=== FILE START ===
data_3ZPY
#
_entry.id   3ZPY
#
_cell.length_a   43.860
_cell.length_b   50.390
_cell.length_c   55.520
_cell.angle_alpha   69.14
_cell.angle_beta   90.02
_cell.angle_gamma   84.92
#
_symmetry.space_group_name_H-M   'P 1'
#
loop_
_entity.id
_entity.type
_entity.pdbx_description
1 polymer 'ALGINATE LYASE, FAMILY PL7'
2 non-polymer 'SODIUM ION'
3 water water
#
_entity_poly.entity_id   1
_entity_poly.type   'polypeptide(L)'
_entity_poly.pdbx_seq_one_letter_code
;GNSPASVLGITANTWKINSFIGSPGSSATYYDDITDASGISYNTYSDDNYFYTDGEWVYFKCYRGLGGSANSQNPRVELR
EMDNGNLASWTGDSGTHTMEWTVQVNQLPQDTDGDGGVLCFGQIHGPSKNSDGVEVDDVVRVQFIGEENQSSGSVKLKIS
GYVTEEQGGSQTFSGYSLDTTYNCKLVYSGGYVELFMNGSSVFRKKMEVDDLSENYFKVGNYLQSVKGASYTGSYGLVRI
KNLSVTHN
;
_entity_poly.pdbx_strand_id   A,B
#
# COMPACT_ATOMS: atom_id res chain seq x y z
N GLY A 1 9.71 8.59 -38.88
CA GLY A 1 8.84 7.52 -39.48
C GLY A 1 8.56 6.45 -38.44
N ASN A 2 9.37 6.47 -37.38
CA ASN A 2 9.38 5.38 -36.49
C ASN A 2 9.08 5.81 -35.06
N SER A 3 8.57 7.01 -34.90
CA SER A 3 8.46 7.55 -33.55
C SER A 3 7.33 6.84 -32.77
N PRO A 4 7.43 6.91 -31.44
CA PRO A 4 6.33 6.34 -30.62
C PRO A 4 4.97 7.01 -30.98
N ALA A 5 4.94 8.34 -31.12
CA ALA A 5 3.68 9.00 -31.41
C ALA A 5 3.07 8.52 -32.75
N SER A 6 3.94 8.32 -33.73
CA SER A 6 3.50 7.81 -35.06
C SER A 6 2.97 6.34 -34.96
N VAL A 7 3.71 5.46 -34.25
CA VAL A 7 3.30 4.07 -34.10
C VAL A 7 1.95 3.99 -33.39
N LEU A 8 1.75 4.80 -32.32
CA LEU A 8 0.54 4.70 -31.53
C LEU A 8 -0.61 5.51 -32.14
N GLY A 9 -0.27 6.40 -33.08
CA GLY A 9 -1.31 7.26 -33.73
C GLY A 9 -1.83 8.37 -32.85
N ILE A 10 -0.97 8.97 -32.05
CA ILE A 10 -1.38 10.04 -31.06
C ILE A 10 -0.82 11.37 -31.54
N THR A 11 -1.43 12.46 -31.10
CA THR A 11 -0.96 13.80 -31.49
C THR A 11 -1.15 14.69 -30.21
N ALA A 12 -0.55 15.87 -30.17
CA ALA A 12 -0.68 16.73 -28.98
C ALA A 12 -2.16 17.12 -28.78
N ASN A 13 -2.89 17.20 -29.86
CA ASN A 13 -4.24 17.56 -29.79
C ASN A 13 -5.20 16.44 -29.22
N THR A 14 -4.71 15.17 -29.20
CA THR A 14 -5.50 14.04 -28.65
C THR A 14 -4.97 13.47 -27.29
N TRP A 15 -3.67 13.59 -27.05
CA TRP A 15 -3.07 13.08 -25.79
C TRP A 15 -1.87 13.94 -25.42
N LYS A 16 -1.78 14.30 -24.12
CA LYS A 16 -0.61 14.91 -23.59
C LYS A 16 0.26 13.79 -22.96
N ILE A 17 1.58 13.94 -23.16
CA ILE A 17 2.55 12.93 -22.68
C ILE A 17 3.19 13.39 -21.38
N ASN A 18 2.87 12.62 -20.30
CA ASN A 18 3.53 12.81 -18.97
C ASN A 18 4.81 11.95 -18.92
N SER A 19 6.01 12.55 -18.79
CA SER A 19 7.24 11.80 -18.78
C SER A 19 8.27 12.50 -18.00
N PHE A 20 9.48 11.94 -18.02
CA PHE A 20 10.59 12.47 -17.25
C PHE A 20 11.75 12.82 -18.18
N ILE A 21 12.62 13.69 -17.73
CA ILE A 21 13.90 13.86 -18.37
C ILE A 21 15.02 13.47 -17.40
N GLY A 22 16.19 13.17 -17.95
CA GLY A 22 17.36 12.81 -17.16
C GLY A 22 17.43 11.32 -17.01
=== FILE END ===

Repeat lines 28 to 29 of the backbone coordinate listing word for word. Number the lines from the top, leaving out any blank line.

KNLSVTHN
;